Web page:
While a rotation into value/economically sensitive sectors has taken place throughout the month and driven much of the gains in major indexes, many of the top performing sectors were amongst the worst performers in Monday’s session. Energy, Financials and Industrials were some of the largest laggards on the day, with profit taking seen after large gains over of 26.5%, 16.75% and 15.6% in November.
Despite it appearing to be a busy day from a volume perspective, under the surface it was a fairly quiet session being primarily driven by vaccine-related names and TSLA. MRNA traded over 73M shares on Monday after applying for Emergency Use Authorization (EUA) with the FDA and European Medicines Agency following their analysis of vaccine data.
The $10.5B “total value” traded for the stock was the second largest ever recorded as illustrated by the graphic to the right. Other vaccine candidate-related names such as PFE, BNTX, and AZN also traded outsized amounts on the session.
Finally, in perhaps what was the most widely watched addition to the S&P 500 in recent memory, it was ultimately determined that TSLA would be added at its full float-adjusted market capitalization weight effective prior to the open of trading on Monday, December 21st. Adding the $538B company to the U.S. benchmark is expected to send ripples through the market as nearly $11T globally is tied to the S&P 500. Money managers linked to the index will potentially need to sell several other companies in order to create room for the new addition.
THIS WEEK INTERNATIONAL
Last week, global equities advanced 2.34% higher led by Energy and Financials. Every sector was in the green as investors remained optimistic about a global recovery. The spread between Growth and Value narrowed further as value stocks gained 2.82% last week and growth stocks moved 2.06% higher. Volatility is stabilizing across the globe, which seems to imply increasing risk appetite from investors. For instance, volatility in the German DAX index reached a nine-month low of 22.02 last Friday, despite ongoing lockdowns and business restrictions. The next test of investors’ resilience will be the upcoming economic data, which is expected to be mixed.
Bank of France Governor, Francois Villeroy de Galhau, said that he is in favor of ending the dividend ban on European banks, sending Euro STOXX Banks 1.15% higher on Friday. The comment came after two other European Central Bank (ECB) members made similar suggestions. Besides lifting the dividend ban in December, the ECB is expected to be proactive on the monetary policy front after executive member Fabio Panetta said that “the consensual idea at the ECB Governing Council is that our instruments need to be recalibrated in December”. The Euro STOXX Index was up 1.83% last week, led by materials and banks.
The Chancellor of Germany, Angela Merkel, extended the four week partial lockdown which started on November 2nd, until at least December 20th. Despite slowing virus spread, the chancellor said “we can’t be satisfied with this partial success. We need yet another act of resolve.” Germany now registers over a million COVID-19 cases, 16,663 deaths, and 739,100 recoveries according to Worldometer. The DAX index gained 1.51% last week.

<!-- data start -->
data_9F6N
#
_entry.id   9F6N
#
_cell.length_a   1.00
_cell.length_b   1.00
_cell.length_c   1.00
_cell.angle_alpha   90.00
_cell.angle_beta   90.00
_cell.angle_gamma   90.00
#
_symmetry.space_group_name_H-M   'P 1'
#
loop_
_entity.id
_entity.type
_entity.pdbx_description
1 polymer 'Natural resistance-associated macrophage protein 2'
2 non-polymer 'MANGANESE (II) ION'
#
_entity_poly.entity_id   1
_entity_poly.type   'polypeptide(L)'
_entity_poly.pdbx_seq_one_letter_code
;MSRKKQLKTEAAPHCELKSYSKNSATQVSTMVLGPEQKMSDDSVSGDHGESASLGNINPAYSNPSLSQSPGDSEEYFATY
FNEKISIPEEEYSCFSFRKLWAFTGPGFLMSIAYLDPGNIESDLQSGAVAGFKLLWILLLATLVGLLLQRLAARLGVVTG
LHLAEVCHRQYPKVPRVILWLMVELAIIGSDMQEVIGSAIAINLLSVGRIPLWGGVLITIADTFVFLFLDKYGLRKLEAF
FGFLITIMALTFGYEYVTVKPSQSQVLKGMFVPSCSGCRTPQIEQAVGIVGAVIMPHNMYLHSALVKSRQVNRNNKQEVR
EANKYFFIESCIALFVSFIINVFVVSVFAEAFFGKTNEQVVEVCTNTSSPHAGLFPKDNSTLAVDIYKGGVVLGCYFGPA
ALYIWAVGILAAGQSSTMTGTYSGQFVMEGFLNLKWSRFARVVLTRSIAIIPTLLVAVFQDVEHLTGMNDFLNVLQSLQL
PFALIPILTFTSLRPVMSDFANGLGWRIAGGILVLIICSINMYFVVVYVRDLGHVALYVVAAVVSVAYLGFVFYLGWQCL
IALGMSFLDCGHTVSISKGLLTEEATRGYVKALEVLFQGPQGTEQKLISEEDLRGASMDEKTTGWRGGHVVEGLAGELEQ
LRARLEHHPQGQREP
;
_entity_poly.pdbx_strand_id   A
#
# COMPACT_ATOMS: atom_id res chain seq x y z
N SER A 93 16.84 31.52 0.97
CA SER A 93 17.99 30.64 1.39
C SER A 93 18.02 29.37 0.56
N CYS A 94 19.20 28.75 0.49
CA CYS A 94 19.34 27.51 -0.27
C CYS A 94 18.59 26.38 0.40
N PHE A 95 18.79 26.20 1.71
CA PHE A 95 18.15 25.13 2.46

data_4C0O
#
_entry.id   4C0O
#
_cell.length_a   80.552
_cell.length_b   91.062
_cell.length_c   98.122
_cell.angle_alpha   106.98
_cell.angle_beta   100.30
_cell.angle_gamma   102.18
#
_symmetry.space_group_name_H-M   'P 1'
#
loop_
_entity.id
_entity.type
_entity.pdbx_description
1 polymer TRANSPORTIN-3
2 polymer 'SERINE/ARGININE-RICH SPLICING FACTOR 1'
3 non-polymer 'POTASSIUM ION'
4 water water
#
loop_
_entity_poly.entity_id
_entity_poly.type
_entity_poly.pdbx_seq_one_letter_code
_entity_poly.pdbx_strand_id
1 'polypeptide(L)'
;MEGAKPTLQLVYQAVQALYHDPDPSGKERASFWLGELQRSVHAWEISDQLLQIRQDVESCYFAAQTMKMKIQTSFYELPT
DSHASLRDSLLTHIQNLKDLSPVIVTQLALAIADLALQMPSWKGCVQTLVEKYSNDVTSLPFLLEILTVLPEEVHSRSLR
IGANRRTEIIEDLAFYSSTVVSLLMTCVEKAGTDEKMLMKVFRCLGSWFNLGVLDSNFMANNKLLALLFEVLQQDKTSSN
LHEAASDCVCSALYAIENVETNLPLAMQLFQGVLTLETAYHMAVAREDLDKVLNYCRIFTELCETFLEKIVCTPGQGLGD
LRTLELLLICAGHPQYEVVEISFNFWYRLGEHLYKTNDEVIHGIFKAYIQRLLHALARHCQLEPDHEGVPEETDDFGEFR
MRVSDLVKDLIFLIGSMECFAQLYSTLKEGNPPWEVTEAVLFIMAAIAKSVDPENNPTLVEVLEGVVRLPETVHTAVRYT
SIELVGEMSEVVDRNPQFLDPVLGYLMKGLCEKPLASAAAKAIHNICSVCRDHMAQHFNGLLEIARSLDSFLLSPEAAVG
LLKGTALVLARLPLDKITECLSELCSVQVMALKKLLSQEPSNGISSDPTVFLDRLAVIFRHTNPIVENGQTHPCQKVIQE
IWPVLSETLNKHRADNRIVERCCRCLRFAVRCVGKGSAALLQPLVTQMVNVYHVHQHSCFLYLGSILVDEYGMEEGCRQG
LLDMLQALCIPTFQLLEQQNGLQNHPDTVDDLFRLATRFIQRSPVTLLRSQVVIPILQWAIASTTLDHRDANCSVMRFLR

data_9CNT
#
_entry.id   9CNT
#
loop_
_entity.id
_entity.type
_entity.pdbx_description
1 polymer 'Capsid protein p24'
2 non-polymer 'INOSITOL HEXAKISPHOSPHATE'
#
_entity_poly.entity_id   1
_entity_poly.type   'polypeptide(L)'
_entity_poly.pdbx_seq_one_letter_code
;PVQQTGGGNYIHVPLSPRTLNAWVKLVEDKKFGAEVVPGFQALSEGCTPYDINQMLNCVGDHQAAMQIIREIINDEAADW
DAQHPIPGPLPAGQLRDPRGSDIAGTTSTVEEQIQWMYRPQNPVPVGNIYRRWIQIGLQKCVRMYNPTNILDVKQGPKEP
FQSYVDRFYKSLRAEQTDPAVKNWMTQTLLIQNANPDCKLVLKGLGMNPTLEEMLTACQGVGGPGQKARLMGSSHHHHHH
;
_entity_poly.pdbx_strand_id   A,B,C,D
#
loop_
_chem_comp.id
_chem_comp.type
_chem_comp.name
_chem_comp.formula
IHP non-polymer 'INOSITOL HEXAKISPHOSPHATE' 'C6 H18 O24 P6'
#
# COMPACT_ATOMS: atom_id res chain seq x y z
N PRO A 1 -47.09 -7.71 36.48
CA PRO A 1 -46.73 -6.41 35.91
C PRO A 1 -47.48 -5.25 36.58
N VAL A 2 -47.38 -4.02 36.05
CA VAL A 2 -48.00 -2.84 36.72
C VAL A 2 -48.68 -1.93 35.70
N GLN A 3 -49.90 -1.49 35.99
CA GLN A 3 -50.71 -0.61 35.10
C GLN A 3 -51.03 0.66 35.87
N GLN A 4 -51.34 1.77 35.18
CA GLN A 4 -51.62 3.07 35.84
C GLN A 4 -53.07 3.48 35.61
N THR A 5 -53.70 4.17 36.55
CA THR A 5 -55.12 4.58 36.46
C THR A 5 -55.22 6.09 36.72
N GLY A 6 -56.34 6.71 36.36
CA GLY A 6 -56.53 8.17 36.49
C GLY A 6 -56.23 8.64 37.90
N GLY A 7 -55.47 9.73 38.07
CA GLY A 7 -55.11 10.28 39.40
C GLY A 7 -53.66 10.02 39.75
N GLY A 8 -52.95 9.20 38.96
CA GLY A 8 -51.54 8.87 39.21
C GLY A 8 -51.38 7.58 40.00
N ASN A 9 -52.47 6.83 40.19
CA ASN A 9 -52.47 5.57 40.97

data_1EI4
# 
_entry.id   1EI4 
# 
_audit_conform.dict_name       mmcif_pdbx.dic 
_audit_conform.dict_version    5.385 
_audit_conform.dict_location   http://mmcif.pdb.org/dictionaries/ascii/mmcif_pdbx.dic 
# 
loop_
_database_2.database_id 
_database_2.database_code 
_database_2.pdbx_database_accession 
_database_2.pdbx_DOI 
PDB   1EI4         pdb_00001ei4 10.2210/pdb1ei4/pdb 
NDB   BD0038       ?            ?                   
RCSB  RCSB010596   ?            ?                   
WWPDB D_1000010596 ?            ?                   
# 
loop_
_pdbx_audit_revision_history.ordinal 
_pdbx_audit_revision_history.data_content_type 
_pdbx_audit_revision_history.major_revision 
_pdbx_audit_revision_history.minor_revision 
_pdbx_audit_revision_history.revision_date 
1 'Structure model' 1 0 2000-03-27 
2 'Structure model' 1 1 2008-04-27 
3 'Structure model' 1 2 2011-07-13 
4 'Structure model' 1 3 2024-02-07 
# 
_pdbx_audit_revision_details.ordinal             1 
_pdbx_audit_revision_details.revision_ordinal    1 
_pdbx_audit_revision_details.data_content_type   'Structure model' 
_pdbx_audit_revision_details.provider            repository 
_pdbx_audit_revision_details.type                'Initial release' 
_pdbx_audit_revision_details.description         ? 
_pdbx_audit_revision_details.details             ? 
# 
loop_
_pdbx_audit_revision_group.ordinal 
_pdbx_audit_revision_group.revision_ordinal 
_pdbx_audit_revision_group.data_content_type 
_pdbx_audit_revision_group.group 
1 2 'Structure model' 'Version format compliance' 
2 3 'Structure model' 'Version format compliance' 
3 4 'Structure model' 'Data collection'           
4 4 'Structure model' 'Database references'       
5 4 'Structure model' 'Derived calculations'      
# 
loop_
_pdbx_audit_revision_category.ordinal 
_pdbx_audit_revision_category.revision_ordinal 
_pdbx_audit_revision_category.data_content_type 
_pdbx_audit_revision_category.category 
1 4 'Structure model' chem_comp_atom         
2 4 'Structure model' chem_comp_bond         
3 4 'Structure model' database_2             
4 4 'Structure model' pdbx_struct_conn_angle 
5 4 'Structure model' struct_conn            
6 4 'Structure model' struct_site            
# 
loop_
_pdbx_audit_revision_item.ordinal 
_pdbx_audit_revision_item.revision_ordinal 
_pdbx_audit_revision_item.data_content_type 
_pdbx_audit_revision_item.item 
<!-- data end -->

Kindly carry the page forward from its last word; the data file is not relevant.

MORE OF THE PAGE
In the United Kingdom, Brexit talks continue as no deal has been reached between the UK and the European Union. The European Council will hold a summit from December 10-11th to discuss COVID-19, climate change, trade, security, and external relations. If there is no agreement by that date, the probability of a hard Brexit will be higher. December 31st is the hard deadline for the Brexit transition period. Without a deal, Britain will trade with the EU on World Trade Organization terms. The FTSE 100 was up 0.25% last week.
In China, industrial profits rose 28.2% year-on-year in October, which is the sharpest increase since 2012. While increasing demand and stronger exports explained the surge, the base effect inflated the perception of a recovery, given profits were down 9.9% last year at the same period. The China manufacturing PMI ticked up to 52.1 in November, improving from 51.4 a month earlier. Bloomberg Economics points out that “the manufacturing sector powered through holiday effects that tend to cause output to dip in October due to the golden week break and rise in November when there are more working days.” The Shanghai Composite Index was up 0.91% last week led by conglomerates, up 3.22%.
In Japan, the newly appointed Finance Minister, Taro Aso, asked financial institutions to provide smooth corporate lending to accommodate for a loan demand spike due to the global pandemic. In fact, weak consumer spending continues to shrink corporate margins as inflation remains negative. Bloomberg Economics forecasts the Japanese unemployment rate to rise 3.2% in the fourth quarter, from 3% in the third quarter. The NIKKEI 225 was up 4.38% last week.
Bank of Korea Governor Lee Ju-Yeol, said the Central Bank revised its GDP forecast for the year to account for the strength of the economy. He said, “the negative impact from the resurgence of the virus is still very big, but exports will likely outweigh that”. Bank of Korea estimates that the economy will shrink 1.1% this year and grow 3% in 2021. The KOSPI Index was up 3.13% last week, led by materials, up 7.79%. Textile and apparel lagged the index, down 2.77%.
India entered its first recession since quarterly GDP records started in 1996. According to the latest data from Central Statistics Office, the Indian GDP fell 7.5% year on year in the third quarter. The Oxford stringency index, which measures the strictness of government policies, shows that India implemented one of the strictest lockdowns in the world in March. Hotels, transport, and communications dropped 15.6% last quarter, while financial and real estate services 8.1% decline overshadowed the 3.4% expansion in agriculture. The Nifty 50 Index was up 0.85% last week.